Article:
Domestically we need rain to give the big thirsty winter crops a drink and also to get the new crop sorghum planting underway.
Overnight international grain markets were sold off, leaving bullish sentiment in short supply globally due to a variety of factors.
Hedge funds are taking profits and selling out their ownership which is keeping consumers and traders guessing on which way futures could move to next, while the upwards movement in the Australian Dollar is also making our grain less competitive in the international markets.
In Australia, with forecasts of crop saving rain looking less likely to eventuate as the week progresses, yield forecasts are dwindling by the day. Crops in many places are in critical need of more moisture if they are to sustain their productive capacity through to harvest.
Queensland, in most parts, definitely needs rain in the next fortnight but overall the crop is holding up so far. All crops will start to lose yield going forward without rain in next seven to 10 days.
More concerning are areas in central and western NSW which need at least 30mm now, as the later plant is struggling with the dry conditions. The cold, frosts and winds have sucked the guts out of the crop.
Crops around Moree and Walgett are holding up but need a drink by next week. One grower said today, “It could be the difference from 20 bags down to 8 bags” if he doesn’t receive some rain this week.
Southern NSW is in pretty good shape.
Western Victoria into South Australian also needs a drink and the 10-day forecast currently looks promising for them.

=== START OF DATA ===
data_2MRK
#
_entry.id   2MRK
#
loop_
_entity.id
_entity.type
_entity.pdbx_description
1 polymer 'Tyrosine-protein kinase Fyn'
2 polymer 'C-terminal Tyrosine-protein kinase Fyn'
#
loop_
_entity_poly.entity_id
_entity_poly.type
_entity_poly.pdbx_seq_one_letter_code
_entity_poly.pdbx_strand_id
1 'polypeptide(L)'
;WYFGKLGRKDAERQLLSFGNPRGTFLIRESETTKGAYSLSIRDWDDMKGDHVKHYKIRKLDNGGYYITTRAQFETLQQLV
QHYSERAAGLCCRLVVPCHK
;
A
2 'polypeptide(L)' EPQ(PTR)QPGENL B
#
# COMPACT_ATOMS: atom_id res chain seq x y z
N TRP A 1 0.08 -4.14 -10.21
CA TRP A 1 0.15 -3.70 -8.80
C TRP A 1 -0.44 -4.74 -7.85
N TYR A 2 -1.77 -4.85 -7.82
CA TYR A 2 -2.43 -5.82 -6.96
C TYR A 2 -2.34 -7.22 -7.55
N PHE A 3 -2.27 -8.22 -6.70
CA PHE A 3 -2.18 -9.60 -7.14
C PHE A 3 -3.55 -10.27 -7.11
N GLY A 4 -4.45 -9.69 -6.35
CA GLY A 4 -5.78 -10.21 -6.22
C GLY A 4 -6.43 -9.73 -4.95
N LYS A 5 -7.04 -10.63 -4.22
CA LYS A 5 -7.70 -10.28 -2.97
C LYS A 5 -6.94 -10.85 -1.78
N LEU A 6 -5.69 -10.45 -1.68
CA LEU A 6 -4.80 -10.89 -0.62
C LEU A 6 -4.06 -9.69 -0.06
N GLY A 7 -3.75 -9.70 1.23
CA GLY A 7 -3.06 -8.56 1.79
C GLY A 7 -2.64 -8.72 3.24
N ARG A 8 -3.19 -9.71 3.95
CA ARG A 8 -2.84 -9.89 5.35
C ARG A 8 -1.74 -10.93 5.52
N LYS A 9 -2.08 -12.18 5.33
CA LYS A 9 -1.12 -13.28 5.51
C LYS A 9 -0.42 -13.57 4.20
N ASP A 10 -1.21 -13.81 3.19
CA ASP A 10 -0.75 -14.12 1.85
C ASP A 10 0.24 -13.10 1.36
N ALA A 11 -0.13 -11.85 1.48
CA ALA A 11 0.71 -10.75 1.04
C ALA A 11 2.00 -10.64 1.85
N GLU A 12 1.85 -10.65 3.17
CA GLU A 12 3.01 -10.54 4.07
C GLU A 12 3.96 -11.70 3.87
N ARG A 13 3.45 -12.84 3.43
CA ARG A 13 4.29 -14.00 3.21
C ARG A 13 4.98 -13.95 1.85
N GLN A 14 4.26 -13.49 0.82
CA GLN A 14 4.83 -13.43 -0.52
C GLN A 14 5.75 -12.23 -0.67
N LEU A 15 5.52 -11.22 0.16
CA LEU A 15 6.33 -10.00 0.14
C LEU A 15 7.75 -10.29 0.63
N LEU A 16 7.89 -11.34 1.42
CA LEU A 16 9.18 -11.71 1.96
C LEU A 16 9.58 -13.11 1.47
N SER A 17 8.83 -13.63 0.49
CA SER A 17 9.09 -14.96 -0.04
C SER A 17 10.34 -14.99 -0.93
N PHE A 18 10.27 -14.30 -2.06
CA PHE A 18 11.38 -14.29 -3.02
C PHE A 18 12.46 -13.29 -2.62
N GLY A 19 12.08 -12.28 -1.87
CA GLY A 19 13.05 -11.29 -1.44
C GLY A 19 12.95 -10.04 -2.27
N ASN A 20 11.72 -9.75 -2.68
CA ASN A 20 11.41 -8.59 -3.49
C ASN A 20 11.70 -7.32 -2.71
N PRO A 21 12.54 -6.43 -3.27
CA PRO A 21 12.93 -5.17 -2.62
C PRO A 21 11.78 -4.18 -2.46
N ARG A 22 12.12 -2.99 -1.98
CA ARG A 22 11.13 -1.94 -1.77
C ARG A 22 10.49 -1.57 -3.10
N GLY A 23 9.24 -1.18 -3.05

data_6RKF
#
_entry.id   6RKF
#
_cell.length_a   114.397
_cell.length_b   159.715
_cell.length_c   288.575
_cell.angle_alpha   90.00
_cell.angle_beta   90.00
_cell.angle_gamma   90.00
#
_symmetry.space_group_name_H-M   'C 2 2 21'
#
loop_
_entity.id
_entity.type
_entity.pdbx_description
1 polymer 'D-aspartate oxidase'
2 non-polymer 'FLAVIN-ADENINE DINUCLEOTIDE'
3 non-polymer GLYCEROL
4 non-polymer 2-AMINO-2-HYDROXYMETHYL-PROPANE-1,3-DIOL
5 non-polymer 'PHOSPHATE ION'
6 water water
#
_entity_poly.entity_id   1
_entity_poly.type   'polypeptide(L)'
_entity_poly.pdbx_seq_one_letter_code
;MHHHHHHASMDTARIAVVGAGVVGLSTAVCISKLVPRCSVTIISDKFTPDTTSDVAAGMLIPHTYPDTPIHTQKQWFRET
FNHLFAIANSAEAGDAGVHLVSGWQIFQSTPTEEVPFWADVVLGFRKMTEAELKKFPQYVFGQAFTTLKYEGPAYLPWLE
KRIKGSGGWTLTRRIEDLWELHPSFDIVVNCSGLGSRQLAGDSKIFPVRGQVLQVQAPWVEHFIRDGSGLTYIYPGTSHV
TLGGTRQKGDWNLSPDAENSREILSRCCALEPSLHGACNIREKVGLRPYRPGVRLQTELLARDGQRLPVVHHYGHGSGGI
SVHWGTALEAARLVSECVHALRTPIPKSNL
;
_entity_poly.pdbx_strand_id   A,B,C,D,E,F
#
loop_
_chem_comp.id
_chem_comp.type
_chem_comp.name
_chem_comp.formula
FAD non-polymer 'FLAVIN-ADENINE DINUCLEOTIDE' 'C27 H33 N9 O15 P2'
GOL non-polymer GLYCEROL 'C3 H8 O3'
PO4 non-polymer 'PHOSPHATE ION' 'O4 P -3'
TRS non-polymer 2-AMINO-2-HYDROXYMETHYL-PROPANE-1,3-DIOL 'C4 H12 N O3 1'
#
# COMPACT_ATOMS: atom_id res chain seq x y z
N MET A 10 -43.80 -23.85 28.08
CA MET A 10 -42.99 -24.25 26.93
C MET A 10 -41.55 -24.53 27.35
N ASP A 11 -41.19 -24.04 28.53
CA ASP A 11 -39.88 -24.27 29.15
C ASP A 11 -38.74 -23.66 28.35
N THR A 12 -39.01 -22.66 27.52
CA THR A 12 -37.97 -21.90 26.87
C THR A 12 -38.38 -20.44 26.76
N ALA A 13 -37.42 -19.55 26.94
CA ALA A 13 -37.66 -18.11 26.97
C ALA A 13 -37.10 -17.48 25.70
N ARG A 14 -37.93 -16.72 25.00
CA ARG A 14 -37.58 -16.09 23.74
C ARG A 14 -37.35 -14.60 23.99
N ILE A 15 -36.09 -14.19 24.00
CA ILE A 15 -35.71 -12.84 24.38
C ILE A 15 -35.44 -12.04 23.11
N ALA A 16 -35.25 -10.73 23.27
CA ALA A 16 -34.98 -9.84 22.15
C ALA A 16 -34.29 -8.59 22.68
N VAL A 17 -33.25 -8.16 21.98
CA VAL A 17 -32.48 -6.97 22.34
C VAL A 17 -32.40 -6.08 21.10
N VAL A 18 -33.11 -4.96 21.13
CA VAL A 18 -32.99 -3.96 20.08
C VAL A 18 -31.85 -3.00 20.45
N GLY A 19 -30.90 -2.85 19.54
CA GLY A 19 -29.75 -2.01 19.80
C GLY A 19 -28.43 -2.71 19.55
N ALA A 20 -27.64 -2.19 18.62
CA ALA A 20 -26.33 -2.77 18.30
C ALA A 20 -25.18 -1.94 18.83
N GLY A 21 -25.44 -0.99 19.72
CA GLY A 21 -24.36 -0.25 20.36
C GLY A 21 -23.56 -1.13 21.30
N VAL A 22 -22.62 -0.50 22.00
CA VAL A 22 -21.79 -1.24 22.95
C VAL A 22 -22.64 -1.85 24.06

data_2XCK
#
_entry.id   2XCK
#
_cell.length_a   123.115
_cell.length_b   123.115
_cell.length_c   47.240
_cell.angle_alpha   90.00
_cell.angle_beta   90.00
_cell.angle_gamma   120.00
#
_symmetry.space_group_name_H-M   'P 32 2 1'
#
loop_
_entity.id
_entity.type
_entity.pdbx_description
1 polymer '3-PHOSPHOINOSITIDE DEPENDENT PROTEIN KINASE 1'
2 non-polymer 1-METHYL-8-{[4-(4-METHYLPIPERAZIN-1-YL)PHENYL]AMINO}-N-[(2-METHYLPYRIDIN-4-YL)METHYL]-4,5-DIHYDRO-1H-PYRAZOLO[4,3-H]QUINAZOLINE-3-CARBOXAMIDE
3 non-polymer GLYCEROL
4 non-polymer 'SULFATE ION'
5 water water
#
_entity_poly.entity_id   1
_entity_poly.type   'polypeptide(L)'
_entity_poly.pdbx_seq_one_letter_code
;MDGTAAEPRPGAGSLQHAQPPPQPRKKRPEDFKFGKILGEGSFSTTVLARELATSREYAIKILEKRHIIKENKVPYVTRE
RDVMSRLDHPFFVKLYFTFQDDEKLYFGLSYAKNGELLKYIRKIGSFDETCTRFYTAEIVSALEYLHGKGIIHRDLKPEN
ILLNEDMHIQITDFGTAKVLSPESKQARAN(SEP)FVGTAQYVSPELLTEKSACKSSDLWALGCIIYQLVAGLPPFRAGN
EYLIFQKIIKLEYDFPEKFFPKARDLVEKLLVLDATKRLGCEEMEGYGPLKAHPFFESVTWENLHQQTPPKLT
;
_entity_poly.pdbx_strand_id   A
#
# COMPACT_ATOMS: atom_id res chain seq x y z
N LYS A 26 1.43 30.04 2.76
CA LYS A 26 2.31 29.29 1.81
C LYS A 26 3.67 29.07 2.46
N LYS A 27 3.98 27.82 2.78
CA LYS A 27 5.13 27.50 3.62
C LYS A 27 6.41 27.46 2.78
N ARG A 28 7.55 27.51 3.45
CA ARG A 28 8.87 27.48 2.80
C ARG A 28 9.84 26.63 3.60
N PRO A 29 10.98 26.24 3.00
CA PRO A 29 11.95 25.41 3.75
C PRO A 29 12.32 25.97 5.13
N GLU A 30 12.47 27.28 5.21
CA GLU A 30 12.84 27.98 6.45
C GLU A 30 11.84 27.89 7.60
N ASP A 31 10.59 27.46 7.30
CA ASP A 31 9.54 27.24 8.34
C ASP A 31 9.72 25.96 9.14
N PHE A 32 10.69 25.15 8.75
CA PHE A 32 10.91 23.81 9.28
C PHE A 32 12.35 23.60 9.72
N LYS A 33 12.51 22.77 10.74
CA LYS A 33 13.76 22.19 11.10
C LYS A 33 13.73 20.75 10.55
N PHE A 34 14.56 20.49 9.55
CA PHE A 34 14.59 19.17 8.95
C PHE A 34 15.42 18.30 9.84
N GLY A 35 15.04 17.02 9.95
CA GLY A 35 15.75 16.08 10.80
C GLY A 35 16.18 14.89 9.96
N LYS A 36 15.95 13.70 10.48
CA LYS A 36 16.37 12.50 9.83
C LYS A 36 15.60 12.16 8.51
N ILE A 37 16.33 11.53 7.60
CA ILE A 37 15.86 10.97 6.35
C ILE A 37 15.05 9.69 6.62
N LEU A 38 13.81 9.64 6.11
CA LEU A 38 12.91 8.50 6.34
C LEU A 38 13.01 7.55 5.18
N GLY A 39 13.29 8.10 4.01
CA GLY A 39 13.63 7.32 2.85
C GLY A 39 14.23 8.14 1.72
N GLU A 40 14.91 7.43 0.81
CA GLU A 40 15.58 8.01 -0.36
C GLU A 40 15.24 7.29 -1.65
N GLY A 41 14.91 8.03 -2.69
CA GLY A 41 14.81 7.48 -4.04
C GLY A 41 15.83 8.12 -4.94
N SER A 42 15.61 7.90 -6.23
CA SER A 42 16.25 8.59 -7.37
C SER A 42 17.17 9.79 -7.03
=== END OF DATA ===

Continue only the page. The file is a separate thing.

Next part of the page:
WA has concerns but some of the southern parts have had some rain.
ABARES this week pegged the new crop wheat production at 22Mmt, which is down 7Mmt from last year’s “bin-buster”, and currently looks optimistic unless we get rain now.
We could easily end up with a sub 20Mmt production year if the spring weather continues to be warm and dry.
It could be a cruel finish to a wet start.
All market participants globally have a keen eye on the Aussie 10-day forecast and the predicted rain for next week.
Locally grain markets have slowed this week mainly due to a lack of grower selling.
Feed wheat delivered downs for September is trading at $290 m/t and new crop January 13 delivered downs at $298. Barley delivered downs September $267 and new crop January $270.
Sorghum delivered downs September is trading at $247 and new crop sorghum for March 2013 delivered downs $244. Liverpool Plains wheat traded at $283 and sorghum delivered Newcastle at $262.
- Prices quoted in this column are of an indicative nature only to illustrate trends and do not represent a definitive buy or sell price at a given point in time. For specific prices for your region contact the author at email@example.com or (07) 4659 0755 or twitter @lukergtgrain